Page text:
some thoughts on guatemala

This winter I had the opportunity to travel to Guatemala and spend a week with students on a service learning trip. We spent full days travelling across the country to the community where we would be lending our time. This gives a gal a lot of time to think. As a strong part of the program centres on self-reflection and journalling, I was able to jot down some thoughts as we crossed the country. On our first full day in the country, I was missing my partner, and in order to essentially have a conversation with myself, I made an effort to jot down things popping into my head as we crossed the countryside.

***
once home, resist the urge to google. trying to take time to think, question and ask. so different to be disconnected. information doesn’t need to be immediately available to you all the time.
***
huge aloe plants, lots of cacti. so many green hills, mountains. the landscape certainly isn’t dull.
***
when the sun comes out the heat is intoxicating. it’s incredible how much I can miss home but just love being warm.
***
what are they growing? radishes?
***
the differences you see in the largest cities to towns to rural areas is pretty astounding. the wealthy are shiny and new and unapologetic about it.
***
there is a lot of garbage on the side of the highway – sometimes piled all around the fallen rock. some smells are hard to bear. sickly sweet garbage, fuel, burning plastic.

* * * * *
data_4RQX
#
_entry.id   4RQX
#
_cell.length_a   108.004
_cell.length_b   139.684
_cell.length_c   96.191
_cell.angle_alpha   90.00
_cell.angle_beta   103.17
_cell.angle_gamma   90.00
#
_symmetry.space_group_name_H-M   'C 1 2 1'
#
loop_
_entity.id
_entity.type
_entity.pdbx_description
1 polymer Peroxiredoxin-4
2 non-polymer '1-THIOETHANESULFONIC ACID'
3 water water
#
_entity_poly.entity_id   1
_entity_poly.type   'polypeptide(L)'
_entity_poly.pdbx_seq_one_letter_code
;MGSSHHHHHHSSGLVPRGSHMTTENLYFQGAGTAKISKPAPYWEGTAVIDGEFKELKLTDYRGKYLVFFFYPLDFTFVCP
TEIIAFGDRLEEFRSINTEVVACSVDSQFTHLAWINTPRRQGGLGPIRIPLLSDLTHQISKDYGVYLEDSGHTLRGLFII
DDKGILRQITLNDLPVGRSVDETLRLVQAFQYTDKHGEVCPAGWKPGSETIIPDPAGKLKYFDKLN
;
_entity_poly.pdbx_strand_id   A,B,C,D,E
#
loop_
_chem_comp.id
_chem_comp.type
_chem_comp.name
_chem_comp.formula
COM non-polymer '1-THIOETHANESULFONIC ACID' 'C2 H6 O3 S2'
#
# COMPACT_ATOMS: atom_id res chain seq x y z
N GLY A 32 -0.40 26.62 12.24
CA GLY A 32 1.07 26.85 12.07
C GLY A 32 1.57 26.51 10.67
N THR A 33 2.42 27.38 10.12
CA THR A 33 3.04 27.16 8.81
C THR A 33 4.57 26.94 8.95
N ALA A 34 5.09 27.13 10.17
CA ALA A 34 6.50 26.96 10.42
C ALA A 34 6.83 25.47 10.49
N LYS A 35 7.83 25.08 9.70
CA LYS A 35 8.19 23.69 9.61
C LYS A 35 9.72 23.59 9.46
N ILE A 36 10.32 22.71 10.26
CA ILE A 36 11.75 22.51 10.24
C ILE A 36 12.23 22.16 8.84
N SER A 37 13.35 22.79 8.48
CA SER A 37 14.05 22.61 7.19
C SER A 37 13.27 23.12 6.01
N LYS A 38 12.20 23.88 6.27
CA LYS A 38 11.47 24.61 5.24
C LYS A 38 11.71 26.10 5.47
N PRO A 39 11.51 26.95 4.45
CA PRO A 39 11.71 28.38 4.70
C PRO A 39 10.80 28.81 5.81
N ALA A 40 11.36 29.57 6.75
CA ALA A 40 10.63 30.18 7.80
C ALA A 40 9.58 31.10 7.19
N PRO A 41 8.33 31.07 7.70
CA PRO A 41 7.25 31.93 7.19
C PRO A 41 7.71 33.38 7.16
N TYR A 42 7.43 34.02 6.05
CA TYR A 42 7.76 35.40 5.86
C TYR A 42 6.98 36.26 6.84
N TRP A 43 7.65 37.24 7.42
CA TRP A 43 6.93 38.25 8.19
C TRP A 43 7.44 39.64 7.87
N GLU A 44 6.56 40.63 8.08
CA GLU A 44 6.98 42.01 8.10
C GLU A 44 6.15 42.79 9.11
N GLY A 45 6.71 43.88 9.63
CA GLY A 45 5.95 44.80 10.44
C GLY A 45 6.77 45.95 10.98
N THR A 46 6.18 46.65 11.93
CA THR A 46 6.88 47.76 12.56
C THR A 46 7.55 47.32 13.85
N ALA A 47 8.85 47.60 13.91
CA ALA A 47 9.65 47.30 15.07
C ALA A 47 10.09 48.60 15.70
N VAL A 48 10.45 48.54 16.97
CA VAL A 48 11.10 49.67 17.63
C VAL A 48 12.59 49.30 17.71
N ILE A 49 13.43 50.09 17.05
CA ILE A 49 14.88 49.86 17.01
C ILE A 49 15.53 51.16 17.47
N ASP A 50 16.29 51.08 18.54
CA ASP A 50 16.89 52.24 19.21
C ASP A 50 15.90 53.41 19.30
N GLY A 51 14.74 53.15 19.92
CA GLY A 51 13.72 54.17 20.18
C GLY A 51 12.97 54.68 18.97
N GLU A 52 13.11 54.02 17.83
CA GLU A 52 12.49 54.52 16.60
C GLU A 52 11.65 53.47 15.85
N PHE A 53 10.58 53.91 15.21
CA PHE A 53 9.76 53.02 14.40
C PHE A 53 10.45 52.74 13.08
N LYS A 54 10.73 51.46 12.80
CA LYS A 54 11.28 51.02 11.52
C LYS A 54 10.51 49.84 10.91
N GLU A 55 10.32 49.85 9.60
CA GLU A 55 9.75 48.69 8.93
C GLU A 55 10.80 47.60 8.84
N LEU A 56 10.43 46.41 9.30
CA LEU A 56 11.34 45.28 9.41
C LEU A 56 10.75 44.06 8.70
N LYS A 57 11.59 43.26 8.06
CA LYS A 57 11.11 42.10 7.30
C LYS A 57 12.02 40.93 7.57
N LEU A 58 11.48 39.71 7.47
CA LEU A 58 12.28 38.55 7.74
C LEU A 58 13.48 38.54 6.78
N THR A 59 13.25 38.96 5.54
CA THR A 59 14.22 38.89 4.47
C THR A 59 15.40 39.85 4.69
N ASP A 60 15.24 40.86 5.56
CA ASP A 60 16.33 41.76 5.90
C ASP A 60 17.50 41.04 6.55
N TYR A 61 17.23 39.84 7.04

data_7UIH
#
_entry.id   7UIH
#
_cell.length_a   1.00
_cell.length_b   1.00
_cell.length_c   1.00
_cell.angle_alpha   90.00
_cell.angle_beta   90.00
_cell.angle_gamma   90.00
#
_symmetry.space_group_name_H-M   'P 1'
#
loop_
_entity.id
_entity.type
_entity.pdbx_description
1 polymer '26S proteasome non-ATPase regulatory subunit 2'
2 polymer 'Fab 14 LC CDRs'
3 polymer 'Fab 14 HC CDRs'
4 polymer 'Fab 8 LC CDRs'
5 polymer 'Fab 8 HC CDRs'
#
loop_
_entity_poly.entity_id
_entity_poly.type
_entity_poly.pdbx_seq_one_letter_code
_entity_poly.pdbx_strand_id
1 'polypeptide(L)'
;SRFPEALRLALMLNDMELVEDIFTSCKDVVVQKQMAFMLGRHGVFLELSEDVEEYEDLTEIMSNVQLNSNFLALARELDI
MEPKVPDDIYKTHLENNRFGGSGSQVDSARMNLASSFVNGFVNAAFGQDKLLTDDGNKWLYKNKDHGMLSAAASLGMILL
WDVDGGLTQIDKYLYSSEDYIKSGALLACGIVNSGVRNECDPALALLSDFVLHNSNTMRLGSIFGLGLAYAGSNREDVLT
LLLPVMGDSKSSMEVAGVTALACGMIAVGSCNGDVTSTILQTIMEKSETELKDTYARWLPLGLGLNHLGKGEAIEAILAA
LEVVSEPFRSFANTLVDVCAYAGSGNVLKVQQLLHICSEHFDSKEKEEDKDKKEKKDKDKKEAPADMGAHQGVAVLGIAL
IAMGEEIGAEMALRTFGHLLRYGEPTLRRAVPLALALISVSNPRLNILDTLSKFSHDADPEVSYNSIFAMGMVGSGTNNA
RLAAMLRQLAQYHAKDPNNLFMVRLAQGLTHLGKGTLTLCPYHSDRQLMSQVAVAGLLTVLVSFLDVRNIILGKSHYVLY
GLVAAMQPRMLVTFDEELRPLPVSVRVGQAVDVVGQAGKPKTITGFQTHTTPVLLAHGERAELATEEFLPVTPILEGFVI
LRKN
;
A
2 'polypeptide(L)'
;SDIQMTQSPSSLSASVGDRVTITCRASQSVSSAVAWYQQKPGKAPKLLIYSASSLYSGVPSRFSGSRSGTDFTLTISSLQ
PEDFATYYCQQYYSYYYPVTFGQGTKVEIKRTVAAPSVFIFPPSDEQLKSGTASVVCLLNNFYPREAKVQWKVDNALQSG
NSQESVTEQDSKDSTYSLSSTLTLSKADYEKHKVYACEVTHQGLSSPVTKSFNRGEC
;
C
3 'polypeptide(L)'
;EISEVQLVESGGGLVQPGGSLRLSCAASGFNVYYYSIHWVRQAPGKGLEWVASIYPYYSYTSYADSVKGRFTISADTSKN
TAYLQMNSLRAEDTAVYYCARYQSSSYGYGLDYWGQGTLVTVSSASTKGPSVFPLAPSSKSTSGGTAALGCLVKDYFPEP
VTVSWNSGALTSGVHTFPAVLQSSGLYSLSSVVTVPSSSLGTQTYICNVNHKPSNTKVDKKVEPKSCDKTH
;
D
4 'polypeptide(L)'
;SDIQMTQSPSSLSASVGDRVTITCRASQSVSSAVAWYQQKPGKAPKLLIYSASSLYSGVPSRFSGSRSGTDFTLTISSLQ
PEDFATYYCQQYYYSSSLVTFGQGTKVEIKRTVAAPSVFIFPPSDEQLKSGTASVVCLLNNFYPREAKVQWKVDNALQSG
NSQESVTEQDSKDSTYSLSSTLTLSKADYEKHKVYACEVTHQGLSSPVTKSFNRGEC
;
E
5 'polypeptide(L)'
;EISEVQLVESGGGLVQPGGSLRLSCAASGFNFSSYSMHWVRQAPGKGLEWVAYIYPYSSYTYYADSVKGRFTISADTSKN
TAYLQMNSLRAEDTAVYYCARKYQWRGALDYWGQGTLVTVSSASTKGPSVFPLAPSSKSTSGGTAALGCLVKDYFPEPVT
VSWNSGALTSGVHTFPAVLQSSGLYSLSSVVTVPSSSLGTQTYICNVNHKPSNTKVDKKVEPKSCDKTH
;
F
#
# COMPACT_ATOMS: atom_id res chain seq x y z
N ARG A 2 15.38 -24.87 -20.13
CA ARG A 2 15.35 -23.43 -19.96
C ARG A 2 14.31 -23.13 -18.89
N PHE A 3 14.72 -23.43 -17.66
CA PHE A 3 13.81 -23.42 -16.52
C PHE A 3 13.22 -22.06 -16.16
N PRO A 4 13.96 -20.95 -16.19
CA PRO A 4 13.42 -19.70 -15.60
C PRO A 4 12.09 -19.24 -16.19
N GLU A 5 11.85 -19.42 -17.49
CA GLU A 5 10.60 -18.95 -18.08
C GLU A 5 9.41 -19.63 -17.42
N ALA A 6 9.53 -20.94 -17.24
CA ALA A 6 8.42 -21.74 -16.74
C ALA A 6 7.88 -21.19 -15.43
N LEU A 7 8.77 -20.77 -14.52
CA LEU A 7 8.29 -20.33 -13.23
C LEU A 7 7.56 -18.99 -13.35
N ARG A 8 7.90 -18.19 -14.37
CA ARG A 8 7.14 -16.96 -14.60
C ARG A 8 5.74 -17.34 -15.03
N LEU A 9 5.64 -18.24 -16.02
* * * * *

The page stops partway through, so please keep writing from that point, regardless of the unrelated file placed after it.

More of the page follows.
***
half a gravol does wonders.
***
DJ Milirito – amazing how music can really make things feel more real? possible?
***
small homes – three pieces of corrugated metal leaning against each other. metal roof. family enjoying breakfast in the open air.
***
roadside watermelon sales. trucks upon trucks of bananas. people collecting water from a communal water basin/well. man with several small dogs in his bicycle basket!
***
the flags here aren’t plentiful, but by george when you see one, they are huge.
***
speed limits – 40/50/60kms per hour – obviously just a gentle suggestion (as are helmets and seatbelts). But bus drivers always honk happily at each other though – so that’s something?
***
in a more rural area – most of the bus is asleep or dozing off. coming across pairings of homes – one maintained, in good shape, brightly painted and gated, the second, impossibly small, run down, usually completely open on one side. Makes me wonder what kind of setup this is? Does one family work for another? Is there some sort of servitude at play? Or is this just a coincidence…that keeps repeating itself?
***
machetes everywhere. guns = big. always on the trigger and at the ready.
***
cemeteries – brightly covered cement vaults, covered in flowers, gifts offerings. the offerings vary by village – almost a signal of community wealth. would this feel more comfortable for me if mum were buried this way? seems less depressing than just putting someone in the ground and walking away.
***
i have now smelled green. it’s dark, I can’t see it, but know it’s there. green.

g

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